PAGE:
Going to a live performance of Shakespeare is always a delightful event. Having a work by the greatest author in the history of our language delivered in the manner in which it was intended is, sadly, a rarer and rarer treat, especially outside of Shakespeare festivals. However, a theatre must truly know why they want to do the work. In these economic times, it is tempting to go to Shakespeare because the rights are free. In community theatres, it is tempting to do Shakespeare because there are so many roles, and many people can be involved. And these are excellent reasons to start to think about doing one of the Bard’s works. But the reasoning can’t stop there.
Chapel Street Players’ production of TWELFTH NIGHT, or WHAT YOU WILL, did not seem to have any clarity beyond this. I never knew why this play was being performed by this theatre at this time in this way. There is nothing wrong, and many things right, with non-traditional staging of Shakespeare. This production’s choice to set the play in the early 1900s seemed to this audience member to be a decision based on what costumes and props were already in stock. The purpose must go beyond that. With such excellent verse as the baseline for the play, any haphazard or half made decision is instantly apparent!
Short interlude for plot: Viola (Madi Houff) and Sebastian (Samuel Fuhrman), twins, are separated by a terrible storm and shipwreck. Both believe the other is dead but were miraculously rescued. Viola, our heroine, chooses to disguise herself as a boy and to serve the local count, Orsino (Timothy Sheridan). The melancholy count sends Viola to woo the Countess Olivia (Jennifer Wilson), in mourning for her (unseen) brother. Olivia rejects the love pleas of Orsino but manages to fall in love with Viola’s male alter-ego, Cessario. Meanwhile, Sebastian has befriended the sailor Antonio (Mike Herr) and is traveling to the court as well. Mean-meanwhile, Olivia’s uncle, Sir Toby (Robert J. Touhey) engages in a merry prank with his cohorts against Olivia’s Steward, Malvolio (Vaughan Ellerton). Mistaken identity and love quadrangles abound in one of Shakespeare’s most delightful comedies. But back to this production…
One of the best decisions this production made was to have an original composer to put music to the songs in the script. So often the choice is made to replace the songs entirely with contemporary music, but the melodies are beautiful, especially when the full cast is singing. Though this leads to perhaps the most confusing casting decision of the production: Feste’s Assistant (Cathy Fichera). For those familiar with the play, this is an added character, seemingly added to sing all the shows songs instead of Feste (Alan Harbaugh). Feste and his Assistant were presented in this production as an old magician and his assistant, past their primes and slowing down, but continuing doggedly. The decision didn’t seem to add much to the production, though it did explain Ms. Fichera’s presence.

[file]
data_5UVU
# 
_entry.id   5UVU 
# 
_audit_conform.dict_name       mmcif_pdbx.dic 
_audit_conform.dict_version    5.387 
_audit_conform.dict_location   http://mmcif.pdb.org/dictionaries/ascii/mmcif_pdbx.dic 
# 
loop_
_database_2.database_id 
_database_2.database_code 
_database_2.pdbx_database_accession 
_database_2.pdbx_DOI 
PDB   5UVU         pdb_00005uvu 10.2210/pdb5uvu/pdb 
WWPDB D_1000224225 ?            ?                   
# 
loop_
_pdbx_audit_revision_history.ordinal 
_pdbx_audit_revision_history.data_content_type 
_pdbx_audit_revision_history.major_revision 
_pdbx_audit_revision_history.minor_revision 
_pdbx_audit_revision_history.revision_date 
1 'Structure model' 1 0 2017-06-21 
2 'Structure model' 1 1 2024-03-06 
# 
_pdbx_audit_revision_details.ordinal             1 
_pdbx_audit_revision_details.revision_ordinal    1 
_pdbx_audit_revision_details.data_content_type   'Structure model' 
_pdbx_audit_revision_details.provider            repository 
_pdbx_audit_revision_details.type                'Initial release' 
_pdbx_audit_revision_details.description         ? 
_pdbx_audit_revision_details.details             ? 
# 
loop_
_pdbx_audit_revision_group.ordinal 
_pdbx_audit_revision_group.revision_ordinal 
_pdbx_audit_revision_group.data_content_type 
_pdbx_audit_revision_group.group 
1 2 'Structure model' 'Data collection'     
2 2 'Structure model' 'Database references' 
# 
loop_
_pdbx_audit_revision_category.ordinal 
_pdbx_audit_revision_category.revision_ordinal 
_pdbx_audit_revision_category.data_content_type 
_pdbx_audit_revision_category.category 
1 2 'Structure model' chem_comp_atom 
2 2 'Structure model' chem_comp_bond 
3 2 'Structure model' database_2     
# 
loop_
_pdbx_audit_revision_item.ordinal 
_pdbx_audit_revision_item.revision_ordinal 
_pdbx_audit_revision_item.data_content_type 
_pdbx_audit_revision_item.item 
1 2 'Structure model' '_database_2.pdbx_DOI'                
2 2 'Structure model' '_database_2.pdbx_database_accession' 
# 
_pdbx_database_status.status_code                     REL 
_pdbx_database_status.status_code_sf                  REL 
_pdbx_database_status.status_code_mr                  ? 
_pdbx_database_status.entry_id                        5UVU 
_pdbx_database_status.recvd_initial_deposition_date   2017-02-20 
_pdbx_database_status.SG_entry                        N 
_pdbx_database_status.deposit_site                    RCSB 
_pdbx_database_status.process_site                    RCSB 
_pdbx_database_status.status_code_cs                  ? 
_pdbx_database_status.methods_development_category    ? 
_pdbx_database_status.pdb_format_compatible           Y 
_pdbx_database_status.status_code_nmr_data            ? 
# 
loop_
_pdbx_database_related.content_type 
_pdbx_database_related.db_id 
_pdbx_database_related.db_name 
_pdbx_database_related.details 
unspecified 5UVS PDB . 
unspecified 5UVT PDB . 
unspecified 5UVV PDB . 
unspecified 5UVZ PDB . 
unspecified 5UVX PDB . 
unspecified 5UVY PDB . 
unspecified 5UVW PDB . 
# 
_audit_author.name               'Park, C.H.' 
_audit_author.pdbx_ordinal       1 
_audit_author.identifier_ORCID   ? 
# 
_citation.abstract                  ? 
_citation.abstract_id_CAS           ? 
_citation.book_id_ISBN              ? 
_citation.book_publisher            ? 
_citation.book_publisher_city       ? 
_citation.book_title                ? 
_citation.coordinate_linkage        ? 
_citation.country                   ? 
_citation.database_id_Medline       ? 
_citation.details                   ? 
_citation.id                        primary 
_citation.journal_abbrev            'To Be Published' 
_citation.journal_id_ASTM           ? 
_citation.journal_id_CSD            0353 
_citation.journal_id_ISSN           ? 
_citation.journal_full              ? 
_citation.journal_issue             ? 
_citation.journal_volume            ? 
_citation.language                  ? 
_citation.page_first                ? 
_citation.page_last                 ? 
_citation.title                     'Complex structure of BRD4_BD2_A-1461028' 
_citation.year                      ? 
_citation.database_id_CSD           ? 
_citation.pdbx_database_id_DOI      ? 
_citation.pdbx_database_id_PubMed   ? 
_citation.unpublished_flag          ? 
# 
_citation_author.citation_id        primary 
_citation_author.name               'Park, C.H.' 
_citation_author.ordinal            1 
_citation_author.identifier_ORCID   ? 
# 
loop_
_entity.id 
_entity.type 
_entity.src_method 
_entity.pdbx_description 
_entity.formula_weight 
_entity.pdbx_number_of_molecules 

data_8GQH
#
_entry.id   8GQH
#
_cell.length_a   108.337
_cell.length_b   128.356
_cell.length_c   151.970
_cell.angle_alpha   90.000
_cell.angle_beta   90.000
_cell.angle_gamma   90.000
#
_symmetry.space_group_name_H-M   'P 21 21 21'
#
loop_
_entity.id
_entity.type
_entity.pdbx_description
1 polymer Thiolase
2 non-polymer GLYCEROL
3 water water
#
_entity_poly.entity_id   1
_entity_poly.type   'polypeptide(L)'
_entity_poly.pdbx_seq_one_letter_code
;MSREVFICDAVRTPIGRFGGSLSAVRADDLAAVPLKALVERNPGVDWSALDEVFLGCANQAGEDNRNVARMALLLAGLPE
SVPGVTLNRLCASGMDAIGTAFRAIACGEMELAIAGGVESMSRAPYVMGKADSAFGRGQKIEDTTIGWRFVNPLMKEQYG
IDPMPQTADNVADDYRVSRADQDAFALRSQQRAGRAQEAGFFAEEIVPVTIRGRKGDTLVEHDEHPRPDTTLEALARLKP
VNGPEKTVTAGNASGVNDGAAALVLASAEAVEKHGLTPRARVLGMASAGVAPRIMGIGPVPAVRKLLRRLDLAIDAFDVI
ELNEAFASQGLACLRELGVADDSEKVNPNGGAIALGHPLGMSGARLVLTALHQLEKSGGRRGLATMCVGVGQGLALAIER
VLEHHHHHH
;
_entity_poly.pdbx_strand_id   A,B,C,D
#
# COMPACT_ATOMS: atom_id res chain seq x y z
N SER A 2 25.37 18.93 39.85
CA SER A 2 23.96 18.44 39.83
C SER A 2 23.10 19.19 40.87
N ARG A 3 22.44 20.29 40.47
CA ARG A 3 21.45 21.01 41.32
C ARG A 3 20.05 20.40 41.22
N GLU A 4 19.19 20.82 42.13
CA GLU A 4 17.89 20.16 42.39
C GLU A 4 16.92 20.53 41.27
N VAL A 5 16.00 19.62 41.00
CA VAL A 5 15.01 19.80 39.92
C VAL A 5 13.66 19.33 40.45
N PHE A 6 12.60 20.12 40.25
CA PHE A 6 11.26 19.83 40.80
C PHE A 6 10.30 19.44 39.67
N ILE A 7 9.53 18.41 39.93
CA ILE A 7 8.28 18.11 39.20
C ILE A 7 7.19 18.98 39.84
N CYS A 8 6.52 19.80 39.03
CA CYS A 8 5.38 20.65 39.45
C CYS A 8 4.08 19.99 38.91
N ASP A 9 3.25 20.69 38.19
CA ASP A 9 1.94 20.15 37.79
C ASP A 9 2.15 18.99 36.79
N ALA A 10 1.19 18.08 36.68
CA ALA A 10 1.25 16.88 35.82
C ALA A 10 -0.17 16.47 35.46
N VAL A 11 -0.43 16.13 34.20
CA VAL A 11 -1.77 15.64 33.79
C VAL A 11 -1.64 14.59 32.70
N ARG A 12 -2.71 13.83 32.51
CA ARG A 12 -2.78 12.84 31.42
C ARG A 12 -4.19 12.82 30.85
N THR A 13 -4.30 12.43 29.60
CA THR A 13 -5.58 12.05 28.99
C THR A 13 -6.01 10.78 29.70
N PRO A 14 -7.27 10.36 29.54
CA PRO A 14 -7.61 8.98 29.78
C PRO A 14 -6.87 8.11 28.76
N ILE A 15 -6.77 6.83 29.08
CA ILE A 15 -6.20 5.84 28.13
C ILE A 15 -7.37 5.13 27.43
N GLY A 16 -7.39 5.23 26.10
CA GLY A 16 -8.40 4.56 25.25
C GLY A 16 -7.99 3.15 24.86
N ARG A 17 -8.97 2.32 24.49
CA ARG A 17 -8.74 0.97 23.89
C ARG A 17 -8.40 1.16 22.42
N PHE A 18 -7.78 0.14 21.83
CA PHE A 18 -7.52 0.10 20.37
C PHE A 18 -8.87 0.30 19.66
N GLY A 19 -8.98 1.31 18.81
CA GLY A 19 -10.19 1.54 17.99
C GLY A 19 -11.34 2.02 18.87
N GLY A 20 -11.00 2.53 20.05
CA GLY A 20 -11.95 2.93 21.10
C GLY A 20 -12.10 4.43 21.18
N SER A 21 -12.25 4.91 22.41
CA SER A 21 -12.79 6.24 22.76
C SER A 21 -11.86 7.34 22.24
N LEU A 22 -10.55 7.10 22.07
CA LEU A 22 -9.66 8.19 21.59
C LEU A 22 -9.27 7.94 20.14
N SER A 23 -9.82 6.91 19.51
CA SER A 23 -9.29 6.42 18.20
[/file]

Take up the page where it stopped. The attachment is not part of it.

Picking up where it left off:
Stand outs in the cast include Mr. Ellerton as the snarly, uptight Malvolio, although he is denied one of the potentially greatest moments in the show when his transformation is not accompanied by a costume change; Ron Ozer as the hapless Sir Andrew Aguecheek; Ms. Wilson as the Countess Olivia. All three had an excellent command of the text and were enjoying themselves on stage. Ms. Houff is right on the edge of greatness in this production, if she would trust the audience to follow her journey without over-exaggerated facial expressions of discomfort as a default. Others made strong choices but denied the very nature of their characters as presented – Count Orsino is the essential melancholy lover (think Romeo longing for Rosalind) but was played with inexplicable giggles of joy, even as he begged for a glut of music to make him vomit out his excess of love.
Much of the humor in the 4th and 5th acts comes from Viola and Sebastian being mistaken for each other, which made the decision for Sebastian to have a beard particularly confusing. Though acknowledged by actors onstage, this seems to deny the essential nature of the play itself. Listening to audience members around me, I could hear much confusion in the seats around me. The program did not even identify them as twins – essential information!
When it gets right down to it, this production had the potential for greatness – an excellent script, a talented cast, good music. However, there seemed to be a profound fear in approaching the script – actors were much more worried about saying their lines correctly (important, but it shouldn’t be a worry on opening night) than finding the joy in the script, having fun onstage, and loving the performance. Indeed, the moments where actors settled down most were augmentations to the script, not the Shakespeare itself.
TWELFTH NIGHT or WHAT YOU WILL
By William Shakespeare
Music by Sean Kelly
Directed by Robert G. De Remigio
September 23-October 1, 2011
Chapel Street Players
27 N. Chapel Street
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